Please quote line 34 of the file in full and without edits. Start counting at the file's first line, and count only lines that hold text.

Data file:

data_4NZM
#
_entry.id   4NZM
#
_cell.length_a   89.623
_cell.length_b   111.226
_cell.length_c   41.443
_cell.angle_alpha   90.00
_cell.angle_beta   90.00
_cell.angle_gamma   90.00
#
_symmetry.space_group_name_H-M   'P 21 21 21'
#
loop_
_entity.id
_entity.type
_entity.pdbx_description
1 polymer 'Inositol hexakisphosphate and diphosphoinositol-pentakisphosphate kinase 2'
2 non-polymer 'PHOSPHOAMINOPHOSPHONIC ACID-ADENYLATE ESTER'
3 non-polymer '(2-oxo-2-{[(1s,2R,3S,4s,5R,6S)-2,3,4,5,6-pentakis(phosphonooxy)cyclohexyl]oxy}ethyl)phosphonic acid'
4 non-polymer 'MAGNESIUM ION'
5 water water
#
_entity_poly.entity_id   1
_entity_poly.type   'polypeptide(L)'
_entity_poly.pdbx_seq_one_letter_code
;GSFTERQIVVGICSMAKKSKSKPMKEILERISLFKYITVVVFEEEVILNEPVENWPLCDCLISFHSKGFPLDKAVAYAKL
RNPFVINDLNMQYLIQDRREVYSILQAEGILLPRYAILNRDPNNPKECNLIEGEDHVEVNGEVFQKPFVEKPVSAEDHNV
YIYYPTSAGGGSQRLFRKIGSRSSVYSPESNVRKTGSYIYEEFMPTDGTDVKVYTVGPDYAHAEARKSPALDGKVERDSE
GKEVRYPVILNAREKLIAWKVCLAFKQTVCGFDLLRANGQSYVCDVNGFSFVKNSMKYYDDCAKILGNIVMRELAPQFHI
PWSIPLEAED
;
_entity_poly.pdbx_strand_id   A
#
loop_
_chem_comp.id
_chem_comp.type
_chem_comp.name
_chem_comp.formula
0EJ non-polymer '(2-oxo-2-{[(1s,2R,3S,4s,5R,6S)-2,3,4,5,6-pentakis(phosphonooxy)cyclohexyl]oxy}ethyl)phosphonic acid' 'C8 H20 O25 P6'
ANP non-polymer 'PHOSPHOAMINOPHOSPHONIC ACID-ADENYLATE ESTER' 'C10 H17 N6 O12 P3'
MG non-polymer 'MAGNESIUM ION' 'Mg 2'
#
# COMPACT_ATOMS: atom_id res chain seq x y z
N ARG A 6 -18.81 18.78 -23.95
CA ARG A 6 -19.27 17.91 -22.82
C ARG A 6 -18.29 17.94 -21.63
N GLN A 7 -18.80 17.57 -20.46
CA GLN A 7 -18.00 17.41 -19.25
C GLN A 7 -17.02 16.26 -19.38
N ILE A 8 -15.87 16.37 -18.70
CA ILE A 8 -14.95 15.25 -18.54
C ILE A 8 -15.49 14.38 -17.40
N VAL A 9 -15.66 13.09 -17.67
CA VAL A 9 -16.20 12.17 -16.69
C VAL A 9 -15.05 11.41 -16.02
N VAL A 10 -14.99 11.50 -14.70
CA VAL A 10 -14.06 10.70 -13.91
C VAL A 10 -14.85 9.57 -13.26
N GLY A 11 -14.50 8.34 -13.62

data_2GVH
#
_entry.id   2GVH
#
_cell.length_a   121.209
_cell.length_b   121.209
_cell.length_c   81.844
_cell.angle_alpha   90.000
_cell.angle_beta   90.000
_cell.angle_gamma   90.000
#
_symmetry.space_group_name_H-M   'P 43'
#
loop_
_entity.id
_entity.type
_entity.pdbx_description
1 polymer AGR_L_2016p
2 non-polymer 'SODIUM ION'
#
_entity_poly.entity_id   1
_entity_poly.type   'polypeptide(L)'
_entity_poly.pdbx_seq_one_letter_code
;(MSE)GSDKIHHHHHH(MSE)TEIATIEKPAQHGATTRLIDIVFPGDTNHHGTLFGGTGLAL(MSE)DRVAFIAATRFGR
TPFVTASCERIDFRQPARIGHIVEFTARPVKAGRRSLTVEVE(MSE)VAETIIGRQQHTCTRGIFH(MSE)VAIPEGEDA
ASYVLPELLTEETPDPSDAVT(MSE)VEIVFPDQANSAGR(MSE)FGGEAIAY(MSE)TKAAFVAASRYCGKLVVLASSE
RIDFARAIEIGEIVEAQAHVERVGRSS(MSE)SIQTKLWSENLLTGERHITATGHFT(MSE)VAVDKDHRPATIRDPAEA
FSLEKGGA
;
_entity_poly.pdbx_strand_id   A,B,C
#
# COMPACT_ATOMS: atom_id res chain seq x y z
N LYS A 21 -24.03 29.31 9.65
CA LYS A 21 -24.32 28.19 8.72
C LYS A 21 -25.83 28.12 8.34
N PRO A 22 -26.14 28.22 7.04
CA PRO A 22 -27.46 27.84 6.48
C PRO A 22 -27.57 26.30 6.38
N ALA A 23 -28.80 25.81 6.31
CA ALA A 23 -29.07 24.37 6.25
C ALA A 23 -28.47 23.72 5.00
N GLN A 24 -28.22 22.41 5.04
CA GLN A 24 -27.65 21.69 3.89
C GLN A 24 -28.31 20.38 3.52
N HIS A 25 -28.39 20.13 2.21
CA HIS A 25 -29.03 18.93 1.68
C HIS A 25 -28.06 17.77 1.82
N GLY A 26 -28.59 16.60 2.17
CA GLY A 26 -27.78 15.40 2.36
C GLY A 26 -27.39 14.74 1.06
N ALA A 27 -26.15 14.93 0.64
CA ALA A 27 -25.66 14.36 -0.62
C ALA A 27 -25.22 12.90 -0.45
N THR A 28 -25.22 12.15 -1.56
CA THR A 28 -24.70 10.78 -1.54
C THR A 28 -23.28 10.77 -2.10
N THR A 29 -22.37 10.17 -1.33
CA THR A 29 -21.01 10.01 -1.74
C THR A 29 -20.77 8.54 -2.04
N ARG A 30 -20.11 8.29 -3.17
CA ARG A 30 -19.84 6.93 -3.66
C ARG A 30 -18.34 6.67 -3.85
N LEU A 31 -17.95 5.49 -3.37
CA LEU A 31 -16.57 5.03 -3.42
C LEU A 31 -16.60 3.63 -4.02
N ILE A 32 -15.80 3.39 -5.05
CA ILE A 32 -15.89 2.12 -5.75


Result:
#